"It's hard to believe any reader could have been blind to the work's distinctive merits....the very incompleteness of the work validates its power....All honor to Catherine Camus for offering us this invaluable glimpse into the life and art of a writer who may have been greater than we knew then or can know even now." 07/15/1995

New York Times Book Review
"The book is a fascinating autobiographical novel, told in the third person (heightening the semblance of fiction), and represents a search for the author's self as well as a kind of testament. The novel helps put all of Camus' work into a clearer perspective and brings into relief what separates him form the more militant literary personalities of his day, like Malraux and Sartre....His richest perceptions are sensuous and poetic." - Victor Brombert 08/27/1995

New York Times
"The reader of 'The First Man' will be inclined to echo the sentiments of Camus's biographer Patrick MacCarthy, who has argued (with only a little hyperbole) that the author's 'life and writing were shaped by a few images of his childhood--the Mediterranean, the sudden silence of the Algiers evening and, above all, his mother.'...Serves as a kind of magical Rosetta stone to Camus's entire career, illuminating both his life and his work with stunning candor and passion." - Michiko Kakutani 08/25/1995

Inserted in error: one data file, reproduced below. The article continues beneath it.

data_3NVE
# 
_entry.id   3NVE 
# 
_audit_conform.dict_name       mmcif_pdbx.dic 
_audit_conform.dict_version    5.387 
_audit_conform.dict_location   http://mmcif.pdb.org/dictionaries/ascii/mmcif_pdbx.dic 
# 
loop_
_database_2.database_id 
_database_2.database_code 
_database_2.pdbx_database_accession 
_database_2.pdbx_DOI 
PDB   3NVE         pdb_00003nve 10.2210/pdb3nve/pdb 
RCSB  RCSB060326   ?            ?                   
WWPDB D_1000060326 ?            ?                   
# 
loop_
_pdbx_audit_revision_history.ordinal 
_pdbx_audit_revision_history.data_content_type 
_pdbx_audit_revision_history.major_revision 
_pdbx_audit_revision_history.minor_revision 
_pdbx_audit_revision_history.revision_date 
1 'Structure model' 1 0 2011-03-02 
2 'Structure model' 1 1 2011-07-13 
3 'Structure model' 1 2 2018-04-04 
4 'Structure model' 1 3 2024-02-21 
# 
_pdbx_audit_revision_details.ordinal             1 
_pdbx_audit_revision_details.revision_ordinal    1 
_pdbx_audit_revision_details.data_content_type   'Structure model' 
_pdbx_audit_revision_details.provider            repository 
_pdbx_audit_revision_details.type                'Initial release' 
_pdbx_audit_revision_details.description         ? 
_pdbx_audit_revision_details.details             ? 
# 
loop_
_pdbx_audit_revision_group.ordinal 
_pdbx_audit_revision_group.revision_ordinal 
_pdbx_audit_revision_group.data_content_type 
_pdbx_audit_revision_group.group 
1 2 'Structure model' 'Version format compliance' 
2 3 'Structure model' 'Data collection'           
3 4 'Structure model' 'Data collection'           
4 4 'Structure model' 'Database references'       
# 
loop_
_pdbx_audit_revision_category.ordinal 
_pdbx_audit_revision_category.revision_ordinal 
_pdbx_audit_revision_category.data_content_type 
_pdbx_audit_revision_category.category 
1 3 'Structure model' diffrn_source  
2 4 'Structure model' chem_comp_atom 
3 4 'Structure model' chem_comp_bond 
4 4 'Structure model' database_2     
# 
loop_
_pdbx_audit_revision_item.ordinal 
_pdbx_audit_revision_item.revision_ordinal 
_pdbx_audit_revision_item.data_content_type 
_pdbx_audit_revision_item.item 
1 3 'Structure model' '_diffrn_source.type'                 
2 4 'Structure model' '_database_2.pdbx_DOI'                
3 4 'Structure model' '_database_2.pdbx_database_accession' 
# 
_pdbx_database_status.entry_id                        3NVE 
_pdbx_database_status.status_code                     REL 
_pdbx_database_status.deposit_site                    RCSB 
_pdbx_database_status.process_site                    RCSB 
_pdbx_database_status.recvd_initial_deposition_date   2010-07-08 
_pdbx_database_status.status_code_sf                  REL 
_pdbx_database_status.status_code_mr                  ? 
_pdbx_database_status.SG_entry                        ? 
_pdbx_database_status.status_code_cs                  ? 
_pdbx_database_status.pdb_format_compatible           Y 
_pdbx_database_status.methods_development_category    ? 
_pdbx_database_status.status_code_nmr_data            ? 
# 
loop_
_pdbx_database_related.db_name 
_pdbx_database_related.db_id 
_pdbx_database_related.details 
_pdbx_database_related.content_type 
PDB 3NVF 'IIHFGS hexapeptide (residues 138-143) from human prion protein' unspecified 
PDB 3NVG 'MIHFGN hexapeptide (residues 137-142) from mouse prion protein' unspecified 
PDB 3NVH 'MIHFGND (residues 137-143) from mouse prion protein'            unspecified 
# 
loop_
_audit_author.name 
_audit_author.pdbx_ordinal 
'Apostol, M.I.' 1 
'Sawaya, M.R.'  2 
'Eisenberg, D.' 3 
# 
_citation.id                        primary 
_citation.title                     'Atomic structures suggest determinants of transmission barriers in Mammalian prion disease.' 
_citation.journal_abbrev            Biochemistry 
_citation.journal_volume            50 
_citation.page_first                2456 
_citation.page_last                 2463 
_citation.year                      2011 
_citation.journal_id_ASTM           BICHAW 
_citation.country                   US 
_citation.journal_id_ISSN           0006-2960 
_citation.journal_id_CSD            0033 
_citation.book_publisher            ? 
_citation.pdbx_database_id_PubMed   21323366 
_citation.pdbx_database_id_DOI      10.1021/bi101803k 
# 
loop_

Newsweek
"Personal but never sentimental, this is a bittersweet story about finding one's place in the world without betraying one's origins. Had he lived, this famously private author would probably have chosen to reveal less about himself....The ironic bright spot in the otherwise tragic circumstance of his death is that he never got that chance." - Malcolm Jones Jr. 09/04/1995

Montreal Gazette
"...surely Catherine Camus did her father a great service to offer this last testament in its raw form....As tightly written as a thriller, it is a classic of Existentialism..." - Marianne Ackerman 09/12/1995

Product Attributes

Product attributeeBooks:   Kobo
Product attributeBook Format:   Paperback
Product attributeNumber of Pages:   0336
Product attributePublisher:   Vintage Books